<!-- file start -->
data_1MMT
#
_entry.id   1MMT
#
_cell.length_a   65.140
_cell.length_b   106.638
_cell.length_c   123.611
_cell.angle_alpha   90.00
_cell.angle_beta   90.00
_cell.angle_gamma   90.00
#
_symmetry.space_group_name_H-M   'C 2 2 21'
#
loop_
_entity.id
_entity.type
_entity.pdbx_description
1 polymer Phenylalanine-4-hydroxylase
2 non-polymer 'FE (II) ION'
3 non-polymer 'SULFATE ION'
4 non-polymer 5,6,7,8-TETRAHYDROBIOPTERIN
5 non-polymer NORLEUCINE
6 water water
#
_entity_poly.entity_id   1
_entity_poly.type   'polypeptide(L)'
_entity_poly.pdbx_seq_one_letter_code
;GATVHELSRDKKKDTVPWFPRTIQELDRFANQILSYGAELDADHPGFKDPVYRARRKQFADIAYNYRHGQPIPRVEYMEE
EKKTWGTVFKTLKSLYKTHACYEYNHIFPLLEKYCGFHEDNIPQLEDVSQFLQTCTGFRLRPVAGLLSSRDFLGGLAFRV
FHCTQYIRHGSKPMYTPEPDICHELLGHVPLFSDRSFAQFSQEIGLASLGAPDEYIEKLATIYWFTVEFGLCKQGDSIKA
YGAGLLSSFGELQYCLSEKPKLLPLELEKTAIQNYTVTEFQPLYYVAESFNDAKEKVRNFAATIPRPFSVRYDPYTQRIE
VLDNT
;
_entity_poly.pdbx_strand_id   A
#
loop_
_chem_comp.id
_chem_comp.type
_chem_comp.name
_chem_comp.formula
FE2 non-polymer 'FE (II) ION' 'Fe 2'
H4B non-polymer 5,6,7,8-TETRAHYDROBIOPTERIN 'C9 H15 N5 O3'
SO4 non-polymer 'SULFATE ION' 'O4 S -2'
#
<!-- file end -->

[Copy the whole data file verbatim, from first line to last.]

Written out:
data_1MMT
#
_entry.id   1MMT
#
_cell.length_a   65.140
_cell.length_b   106.638
_cell.length_c   123.611
_cell.angle_alpha   90.00
_cell.angle_beta   90.00
_cell.angle_gamma   90.00
#
_symmetry.space_group_name_H-M   'C 2 2 21'
#
loop_
_entity.id
_entity.type
_entity.pdbx_description
1 polymer Phenylalanine-4-hydroxylase
2 non-polymer 'FE (II) ION'
3 non-polymer 'SULFATE ION'
4 non-polymer 5,6,7,8-TETRAHYDROBIOPTERIN
5 non-polymer NORLEUCINE
6 water water
#
_entity_poly.entity_id   1
_entity_poly.type   'polypeptide(L)'
_entity_poly.pdbx_seq_one_letter_code
;GATVHELSRDKKKDTVPWFPRTIQELDRFANQILSYGAELDADHPGFKDPVYRARRKQFADIAYNYRHGQPIPRVEYMEE
EKKTWGTVFKTLKSLYKTHACYEYNHIFPLLEKYCGFHEDNIPQLEDVSQFLQTCTGFRLRPVAGLLSSRDFLGGLAFRV
FHCTQYIRHGSKPMYTPEPDICHELLGHVPLFSDRSFAQFSQEIGLASLGAPDEYIEKLATIYWFTVEFGLCKQGDSIKA
YGAGLLSSFGELQYCLSEKPKLLPLELEKTAIQNYTVTEFQPLYYVAESFNDAKEKVRNFAATIPRPFSVRYDPYTQRIE
VLDNT
;
_entity_poly.pdbx_strand_id   A
#
loop_
_chem_comp.id
_chem_comp.type
_chem_comp.name
_chem_comp.formula
FE2 non-polymer 'FE (II) ION' 'Fe 2'
H4B non-polymer 5,6,7,8-TETRAHYDROBIOPTERIN 'C9 H15 N5 O3'
SO4 non-polymer 'SULFATE ION' 'O4 S -2'
#